A balanced act is one where you compare at all levels and then draw a conclusion, and it is not possible in this case. Your child is an individual entity with his own set of abilities as well as weaknesses and flaws. Treat him as an individual and work with him on his shortcomings, so he can overcome them.



Your goal must be to motivate your child, to help him find his inner strength, to help him develop zeal and drive. Comparisons only lead to discouragement, anger and a loss of self-worth. Motivation, on the other hand, triggers passion. Instead of preaching and intimidating your child of dire consequences, adopt a 'let's do it together' approach. A little faith in the child, a little 'you can do it', can go a long way in the child believing in himself. At times a pep talk is all that is needed.

Allow freedom and choices

You can set rules for the child, draw up a timetable, with fixed hours for study and play. Many parents do that, and it is a form of control. You are telling the child that you are the boss and that they have to do as you say. You create an imbalance, by being authoritative.

A better way to go about this plan is to include the child in his development. Let the child have a say. Set basic guidelines based on what the child needs to do – homework, self-study/revision/practice and entertainment and development of skills. Work out the time required for each activity and then let your child decide when he wants to do what.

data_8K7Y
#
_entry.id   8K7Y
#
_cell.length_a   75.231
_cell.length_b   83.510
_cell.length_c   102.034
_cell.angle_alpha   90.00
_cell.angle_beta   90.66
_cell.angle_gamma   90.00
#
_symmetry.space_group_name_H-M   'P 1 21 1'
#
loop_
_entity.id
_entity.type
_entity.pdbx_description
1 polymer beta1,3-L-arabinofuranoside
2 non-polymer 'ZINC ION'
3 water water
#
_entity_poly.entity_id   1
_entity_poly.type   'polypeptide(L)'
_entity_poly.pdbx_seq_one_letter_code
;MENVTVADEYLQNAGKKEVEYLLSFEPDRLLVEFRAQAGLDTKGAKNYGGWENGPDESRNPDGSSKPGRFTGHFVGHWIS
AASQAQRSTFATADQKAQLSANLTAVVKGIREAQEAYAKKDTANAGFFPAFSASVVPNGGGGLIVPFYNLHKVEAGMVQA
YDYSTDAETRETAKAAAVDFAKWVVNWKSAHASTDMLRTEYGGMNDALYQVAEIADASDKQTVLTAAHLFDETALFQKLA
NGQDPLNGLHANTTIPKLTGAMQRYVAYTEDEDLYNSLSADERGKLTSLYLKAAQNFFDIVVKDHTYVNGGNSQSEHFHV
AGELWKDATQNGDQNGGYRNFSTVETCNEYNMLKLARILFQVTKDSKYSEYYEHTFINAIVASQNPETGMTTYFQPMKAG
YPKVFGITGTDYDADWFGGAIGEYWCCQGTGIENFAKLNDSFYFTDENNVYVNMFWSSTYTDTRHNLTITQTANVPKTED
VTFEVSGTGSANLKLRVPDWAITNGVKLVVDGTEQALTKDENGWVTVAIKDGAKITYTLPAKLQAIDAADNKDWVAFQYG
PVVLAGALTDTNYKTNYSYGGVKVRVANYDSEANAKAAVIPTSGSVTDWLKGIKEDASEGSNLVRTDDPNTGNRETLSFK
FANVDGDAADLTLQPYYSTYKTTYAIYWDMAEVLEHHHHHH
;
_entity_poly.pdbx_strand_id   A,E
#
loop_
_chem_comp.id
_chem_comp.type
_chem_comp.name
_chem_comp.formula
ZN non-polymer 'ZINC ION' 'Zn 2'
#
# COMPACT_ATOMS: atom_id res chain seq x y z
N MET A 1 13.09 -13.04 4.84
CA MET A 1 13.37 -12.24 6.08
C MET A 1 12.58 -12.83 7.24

He might want to complete homework, after play and before dinner. He might want to put in an hour of study before heading to school. He might want to practice guitar lessons before going to bed. What you are doing here is letting the child make his choices, but allow this on condition that he follows through the plan.

Also, allow the child to choose where he wants to study, in his room or at the dining table. Allow him to choose the subjects he wants to revise, and for how long. However, advise the child that with freedom comes responsibility. Allowing freedom to choose makes the child responsible. Make sure the child is ready for this responsibility, talk to him and let him know that he has taken on the task to do his work conscientiously and that you trust him.

Meanwhile, keep an eye, on the child. He is still learning how to be responsible. Be prepared to act when you see him losing sight of the goal. This approach instils values in the child, he learns to be responsible.

Lend in support

It is not going to be smooth, there will be many struggles, but be prepared to sail through all the rough times. Aim to create a stress-free environment. Studies and study time should not be something to dread – neither for you nor for your child.